TED WILLIAMS ON HOW LOW PITCHES ARE HARDER TO HIT. When I was a boy I was very conscious of an image of Ted Williams at bat with an image of his strike zone superimposed. The image came from his book, THE SCIENCE OF HITTING. The image of the strike zone was filled with circles representing baseballs with batting averages on them. Here is a link to the image and an article from the Hardball Times website by Josh Weinstock about the image. Ted Williams had provided the information for the image in the days before there were special strike zone cameras. The number on each baseball represented what Williams thought his batting average was on a ball in that location. For example, the balls that are colored red in the middle of the plate and belt high have a number .400 on them, representing that Williams thought that he hit .400 when he got a chance to hit pitches in those locations. The image shows that Williams thought that he hit much less well on pitches near his knees, where his batting average ranged from .230 to .280.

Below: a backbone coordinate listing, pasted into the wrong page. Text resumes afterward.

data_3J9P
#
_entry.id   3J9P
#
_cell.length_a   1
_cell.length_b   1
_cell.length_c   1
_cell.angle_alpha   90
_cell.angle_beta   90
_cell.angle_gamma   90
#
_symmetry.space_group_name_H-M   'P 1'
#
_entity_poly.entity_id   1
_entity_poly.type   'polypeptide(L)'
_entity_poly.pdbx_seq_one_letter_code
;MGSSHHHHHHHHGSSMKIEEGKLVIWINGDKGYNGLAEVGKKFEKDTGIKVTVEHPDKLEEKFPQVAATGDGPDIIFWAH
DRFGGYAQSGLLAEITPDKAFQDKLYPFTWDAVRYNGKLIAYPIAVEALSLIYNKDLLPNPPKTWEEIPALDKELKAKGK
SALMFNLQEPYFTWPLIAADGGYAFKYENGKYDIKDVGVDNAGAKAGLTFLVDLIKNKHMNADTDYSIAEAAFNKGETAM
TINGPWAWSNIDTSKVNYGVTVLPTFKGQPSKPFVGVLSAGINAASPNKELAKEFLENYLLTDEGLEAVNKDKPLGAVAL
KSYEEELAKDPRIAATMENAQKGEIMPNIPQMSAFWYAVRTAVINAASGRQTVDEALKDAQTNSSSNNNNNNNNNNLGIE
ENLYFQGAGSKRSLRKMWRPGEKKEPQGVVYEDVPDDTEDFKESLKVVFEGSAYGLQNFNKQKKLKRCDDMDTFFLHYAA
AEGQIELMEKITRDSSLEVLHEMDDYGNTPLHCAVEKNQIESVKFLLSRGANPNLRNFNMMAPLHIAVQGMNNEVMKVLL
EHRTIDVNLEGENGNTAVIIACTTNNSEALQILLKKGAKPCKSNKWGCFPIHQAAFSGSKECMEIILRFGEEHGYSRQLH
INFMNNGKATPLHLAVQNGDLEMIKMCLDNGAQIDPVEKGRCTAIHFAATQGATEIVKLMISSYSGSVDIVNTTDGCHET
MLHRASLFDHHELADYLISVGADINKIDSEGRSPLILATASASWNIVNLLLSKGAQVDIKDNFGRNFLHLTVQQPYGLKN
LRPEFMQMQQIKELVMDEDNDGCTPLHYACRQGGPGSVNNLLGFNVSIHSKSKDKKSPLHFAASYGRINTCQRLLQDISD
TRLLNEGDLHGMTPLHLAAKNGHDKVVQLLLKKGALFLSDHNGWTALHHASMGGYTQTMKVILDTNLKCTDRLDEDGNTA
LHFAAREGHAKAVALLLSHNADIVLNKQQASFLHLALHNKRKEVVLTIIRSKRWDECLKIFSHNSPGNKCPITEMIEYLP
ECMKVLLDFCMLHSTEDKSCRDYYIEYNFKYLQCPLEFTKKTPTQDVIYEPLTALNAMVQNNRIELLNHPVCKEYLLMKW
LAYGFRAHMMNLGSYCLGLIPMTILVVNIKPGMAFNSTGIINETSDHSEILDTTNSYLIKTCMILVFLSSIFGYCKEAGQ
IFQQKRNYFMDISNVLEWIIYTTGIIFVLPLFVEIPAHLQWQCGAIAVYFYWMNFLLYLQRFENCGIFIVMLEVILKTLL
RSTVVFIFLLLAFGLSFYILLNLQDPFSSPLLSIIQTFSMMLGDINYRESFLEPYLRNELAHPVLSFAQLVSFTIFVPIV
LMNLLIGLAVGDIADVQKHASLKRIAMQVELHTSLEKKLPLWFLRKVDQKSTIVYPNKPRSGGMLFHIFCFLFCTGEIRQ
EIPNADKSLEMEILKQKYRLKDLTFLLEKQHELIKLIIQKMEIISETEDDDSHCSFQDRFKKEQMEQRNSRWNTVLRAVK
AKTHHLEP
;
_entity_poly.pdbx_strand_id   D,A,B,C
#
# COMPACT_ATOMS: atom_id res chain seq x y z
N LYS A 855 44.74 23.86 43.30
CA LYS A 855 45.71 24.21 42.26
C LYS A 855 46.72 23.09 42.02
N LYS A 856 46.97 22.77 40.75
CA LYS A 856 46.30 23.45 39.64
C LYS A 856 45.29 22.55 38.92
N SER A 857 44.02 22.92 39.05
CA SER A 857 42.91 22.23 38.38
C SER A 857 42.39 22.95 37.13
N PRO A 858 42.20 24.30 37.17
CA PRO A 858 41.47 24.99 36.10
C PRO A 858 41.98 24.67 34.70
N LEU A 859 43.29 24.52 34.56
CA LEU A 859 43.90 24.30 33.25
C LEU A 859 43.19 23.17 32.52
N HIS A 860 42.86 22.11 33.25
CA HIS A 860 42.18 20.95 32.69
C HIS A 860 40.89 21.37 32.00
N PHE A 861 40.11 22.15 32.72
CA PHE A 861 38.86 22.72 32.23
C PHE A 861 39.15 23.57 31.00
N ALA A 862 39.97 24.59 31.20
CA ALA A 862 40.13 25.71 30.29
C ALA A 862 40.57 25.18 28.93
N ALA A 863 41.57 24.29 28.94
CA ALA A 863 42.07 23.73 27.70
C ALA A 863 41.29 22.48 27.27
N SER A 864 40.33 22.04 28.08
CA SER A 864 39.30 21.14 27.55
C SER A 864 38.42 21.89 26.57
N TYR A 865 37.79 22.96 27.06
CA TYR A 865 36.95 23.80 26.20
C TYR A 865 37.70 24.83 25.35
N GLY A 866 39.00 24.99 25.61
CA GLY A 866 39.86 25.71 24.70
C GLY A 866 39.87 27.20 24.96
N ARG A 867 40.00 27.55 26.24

The image reflects that for Williams and for many other hitters, a strike at the knees was the hardest kind of pitch to hit.

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